The story today from the Examiner by Stephen Rogers is worth a read, but at one point the IBA chief Ciaran Phelan states “Banks may still attempt to offer terms to customers to woo them off trackers, but we believe that tracker customers would need a break-deal offer in excess of 25% to make it worth their while.”
I don’t know where that calculation comes from – because it ignores the time value of money on a future debt and also doesn’t take into account current debt pricing issues. For instance, rates on all sorts of financial products are rising, if you have non mortgage debt this is a concern. It is the ‘weight’ of debt rather than the ‘rate’ which is the problem for the majority of people.
By that I mean: a person who is struggling with several debts may be well served by letting go of their current tracker, but that doesn’t mean they have to abandon it, a bank could just as easy turn around and say ‘we’ll give you €100 for every basis point you give up’, so in re-pricing your tracker (we’ll take a €250,000 mortgage over 25yrs at ECB + 1%) you’d go from a monthly payment [before TRS if applicable] of €1,059 per month to an ECB+2% rate which would cost €1,185 but you’d have €10,000 in your pocket.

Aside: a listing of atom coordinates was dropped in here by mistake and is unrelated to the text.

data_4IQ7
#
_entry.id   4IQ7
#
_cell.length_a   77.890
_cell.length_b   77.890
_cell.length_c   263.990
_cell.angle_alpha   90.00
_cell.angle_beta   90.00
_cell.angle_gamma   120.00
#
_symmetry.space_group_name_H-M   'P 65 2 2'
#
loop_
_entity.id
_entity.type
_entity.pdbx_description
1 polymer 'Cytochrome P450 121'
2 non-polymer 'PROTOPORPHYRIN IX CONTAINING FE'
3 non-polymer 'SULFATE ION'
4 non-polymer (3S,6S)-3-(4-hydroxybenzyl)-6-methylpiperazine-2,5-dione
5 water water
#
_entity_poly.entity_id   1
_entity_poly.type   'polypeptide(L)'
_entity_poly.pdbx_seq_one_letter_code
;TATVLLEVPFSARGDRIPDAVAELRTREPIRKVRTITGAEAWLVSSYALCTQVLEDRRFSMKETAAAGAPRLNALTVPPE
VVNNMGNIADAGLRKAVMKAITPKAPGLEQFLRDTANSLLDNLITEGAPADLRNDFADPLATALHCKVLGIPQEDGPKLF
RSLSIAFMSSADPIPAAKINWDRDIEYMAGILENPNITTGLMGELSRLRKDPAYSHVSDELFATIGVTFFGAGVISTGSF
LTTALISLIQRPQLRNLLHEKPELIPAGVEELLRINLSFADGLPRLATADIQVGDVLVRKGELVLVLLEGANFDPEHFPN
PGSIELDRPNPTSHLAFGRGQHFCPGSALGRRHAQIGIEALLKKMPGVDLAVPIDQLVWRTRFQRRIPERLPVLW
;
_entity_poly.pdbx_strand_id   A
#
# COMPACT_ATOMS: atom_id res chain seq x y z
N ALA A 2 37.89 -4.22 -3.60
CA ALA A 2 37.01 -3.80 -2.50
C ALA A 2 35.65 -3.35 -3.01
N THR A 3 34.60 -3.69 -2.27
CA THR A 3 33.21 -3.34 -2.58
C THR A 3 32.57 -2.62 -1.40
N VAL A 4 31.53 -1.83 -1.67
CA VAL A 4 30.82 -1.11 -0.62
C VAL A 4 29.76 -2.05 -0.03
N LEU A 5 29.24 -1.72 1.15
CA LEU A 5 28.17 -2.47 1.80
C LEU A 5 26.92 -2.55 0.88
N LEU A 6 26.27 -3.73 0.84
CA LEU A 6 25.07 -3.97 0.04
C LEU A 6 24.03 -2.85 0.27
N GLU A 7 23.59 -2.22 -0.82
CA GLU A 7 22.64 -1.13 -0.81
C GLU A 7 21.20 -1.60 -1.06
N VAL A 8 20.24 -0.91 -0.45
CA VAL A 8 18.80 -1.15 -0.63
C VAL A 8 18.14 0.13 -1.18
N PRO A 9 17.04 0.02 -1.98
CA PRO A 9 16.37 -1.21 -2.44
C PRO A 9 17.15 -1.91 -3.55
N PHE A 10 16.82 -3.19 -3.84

This is just to give an example, but if you had €10,000 in credit card debt ratcheting up c. €150 per month in interest before loan repayments (and getting worse as interest is added to principle), where if you were making full payments with a view to clearing it in three years that would cost about €400 per month then your net position from a cash-flow perspective is actually better by getting rid of part of your tracker mortgage.
In this case you are paying €126 per month more for having repriced, the bank get their margin back, and you don’t have to pay c. €400 per month on unsecured debt, that is a net savings of €274 of after tax income. Not bad for a days work?
A slightly different example is below, in this case a person with a €250k mortgage at ECB+1% has €12,000 of other debts on a 3yr loan at 10%, in this case a reprice would release €10,000 and bring their short term loan down to €2,000 (far more manageable) and the main mortgage would go up, but the net cash flow position is improved and that money could easily be put away into savings.
The thing that people need to be aware of – and which the Regulator warning didn’t say was actually happening on any concerning level – is inducements, but there are plenty of reasons a borrower might want to talk to a bank about giving up a part of their tracker if it makes financial sense for their situation, it certainly won’t cost them 25% in payments, nor will the bank offer 25% off the capital.